Conservation Journal: Kyle

The Lakes Region Conservation Corps (LRCC) is an AmeriCorps service program that develops skills and experiences for conservation professionals. LRCC members are the driving force behind the Squam Lakes Association’s conservation efforts. The program provides hands-on conservation work experience and numerous certifications over a broad range of areas, which ensures that LRCC members are capable of independently approaching a variety of tasks in the environmental conservation field. Members remove invasive species from the Squam watershed, manage and act as caretakers at our backcountry campsites, maintain the SLA’s 50+ miles of trails, educate the public on local and regional conservation initiatives, spearhead reports on conservation efforts, lead SLA volunteer crews and ensure the daily functioning of the Squam Lakes Association’s programs. Click here to learn more about the LRCC program.

April 27, 2018


We’ve hit the half way point in the program and with it one member’s term has ended, and two others have a brief reprieve before they begin their second term with the LRCC at the SLA. The SLA cottage where we have been living is dead quiet. I love it. Don’t get me wrong, living with roommates is great but solitude is important too. There’s certain stressors that aren’t debilitating but contribute to some emotional weight when you share a room with someone else. The stressor could be something as benign as trying to stay quiet in the morning when your roommate has a day off. It’s not something I would think twice about doing when sharing a room, but the freedom to get out of bed with thirty different variants of stretch noises is true freedom. It’s not that I need to be obnoxious when I wake up, it’s that I can be without affecting anyone else. Though, I’m usually the last one awake in the house so I could groan all I want when I wake up… But it’s different now! Maybe… Either way it’s been a nice break from the hectic mornings in the kitchen. I do miss them, but most of them will be back.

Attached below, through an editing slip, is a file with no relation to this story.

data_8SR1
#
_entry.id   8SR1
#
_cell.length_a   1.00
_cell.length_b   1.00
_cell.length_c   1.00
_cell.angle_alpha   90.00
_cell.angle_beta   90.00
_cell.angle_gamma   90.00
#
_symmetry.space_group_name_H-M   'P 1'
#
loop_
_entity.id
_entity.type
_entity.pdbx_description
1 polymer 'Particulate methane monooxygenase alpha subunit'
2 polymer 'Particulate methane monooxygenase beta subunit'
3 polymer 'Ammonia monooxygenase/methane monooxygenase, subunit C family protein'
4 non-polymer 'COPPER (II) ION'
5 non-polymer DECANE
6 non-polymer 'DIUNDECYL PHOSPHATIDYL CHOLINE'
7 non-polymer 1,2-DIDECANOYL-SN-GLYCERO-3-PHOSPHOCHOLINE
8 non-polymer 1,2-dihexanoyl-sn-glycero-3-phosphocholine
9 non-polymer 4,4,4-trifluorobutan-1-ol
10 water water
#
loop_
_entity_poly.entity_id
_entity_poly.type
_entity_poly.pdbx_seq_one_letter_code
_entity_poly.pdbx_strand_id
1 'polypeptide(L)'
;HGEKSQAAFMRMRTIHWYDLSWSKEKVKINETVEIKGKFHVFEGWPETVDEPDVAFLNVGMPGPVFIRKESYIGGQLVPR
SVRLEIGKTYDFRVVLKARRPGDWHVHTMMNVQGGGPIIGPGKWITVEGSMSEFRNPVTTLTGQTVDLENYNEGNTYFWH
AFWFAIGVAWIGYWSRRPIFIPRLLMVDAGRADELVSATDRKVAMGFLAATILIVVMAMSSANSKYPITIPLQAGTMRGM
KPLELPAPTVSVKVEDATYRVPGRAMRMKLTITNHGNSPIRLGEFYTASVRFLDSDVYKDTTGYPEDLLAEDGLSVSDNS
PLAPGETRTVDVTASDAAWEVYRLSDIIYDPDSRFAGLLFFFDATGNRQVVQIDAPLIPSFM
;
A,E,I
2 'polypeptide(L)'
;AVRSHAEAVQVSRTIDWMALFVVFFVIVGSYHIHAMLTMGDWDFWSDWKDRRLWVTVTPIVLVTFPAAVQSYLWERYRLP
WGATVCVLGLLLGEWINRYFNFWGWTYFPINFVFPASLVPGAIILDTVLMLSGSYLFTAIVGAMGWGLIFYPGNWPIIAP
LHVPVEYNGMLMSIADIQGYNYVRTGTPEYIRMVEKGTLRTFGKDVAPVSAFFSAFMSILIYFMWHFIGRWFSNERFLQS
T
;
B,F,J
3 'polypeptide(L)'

We did have a nice potluck to commemorate the end of the first LRCC group to go through SLA’s new AmeriCorps partnership, but once all the left-over bean dip was eaten it was back to the ol’ grind. Winter is finally stepping back and giving the grass some much needed sunlight and we are getting everything ready for the summer term and our new members. I’m looking forward to some familiarity in the region. I do love winter; I think it’s absolutely gorgeous, but it’s a lot like eating Mac N’ Cheese. It’s delicious, but I don’t want it for every meal.

We’ve been able to work a lot more with school groups thanks in part to our fantastic new director of education, Leigh Ann. Being with the kids rekindles my joy of watching them learn and become inquisitive about nature. Just the other day Connor and I went to Holderness Central School to participate in the After-school Care and Enrichment (ACE) program and one of the kids there had never heard of a peregrine falcon. “WHAT! Peregrine falcons are SO COOL let me tell you EVERYTHING I can possibly remember about them.” This kind of knowledge sharing is my favorite. It’s all good and well to learn about peregrine falcons in school or by reading but catching those teachable moments when they are most relevant is so much better. It creates a memory seed. As you get older and learn more, these seeds grow into huge trees of knowledge and the idea that I may have helped cultivate the landscape of the mind is inspiring.

We all have our struggles and kids are no different. The scale of an issue may change, but the emotional impact it has is just as real. If you are ever feeling down just remember that someone somewhere is having a near mental breakdown because they can’t draw a photorealistic bald eagle at the age of 7. Which happened that same day. Twice. It’s important not to shrug something like that off and think “well they’ll get over it.” They will, but those types of emotions are tender and usually have some other underlying reason for appearing. In this case it was because the student felt as if they couldn’t participate in the activity because they were unable to draw perfectly. The remedy was for me to attempt to draw a bald eagle outline so that they could color it in. It worked beautifully, and I hope that minor victory added on to many others like it to create the foundation of “maybe this can be fixed” thinking. That’s the same thinking that goes into conservation and stewardship. Small victories add up and instill confidence in an idea, whether it’s drawing or protecting a watershed. I’ll happily wake up quietly in the mornings if it means I get to do that every day.

Kyle is from Rochester, New York. He is working towards a degree in Chemistry from SUNY Oswego. Click here to read Kyle's bio.

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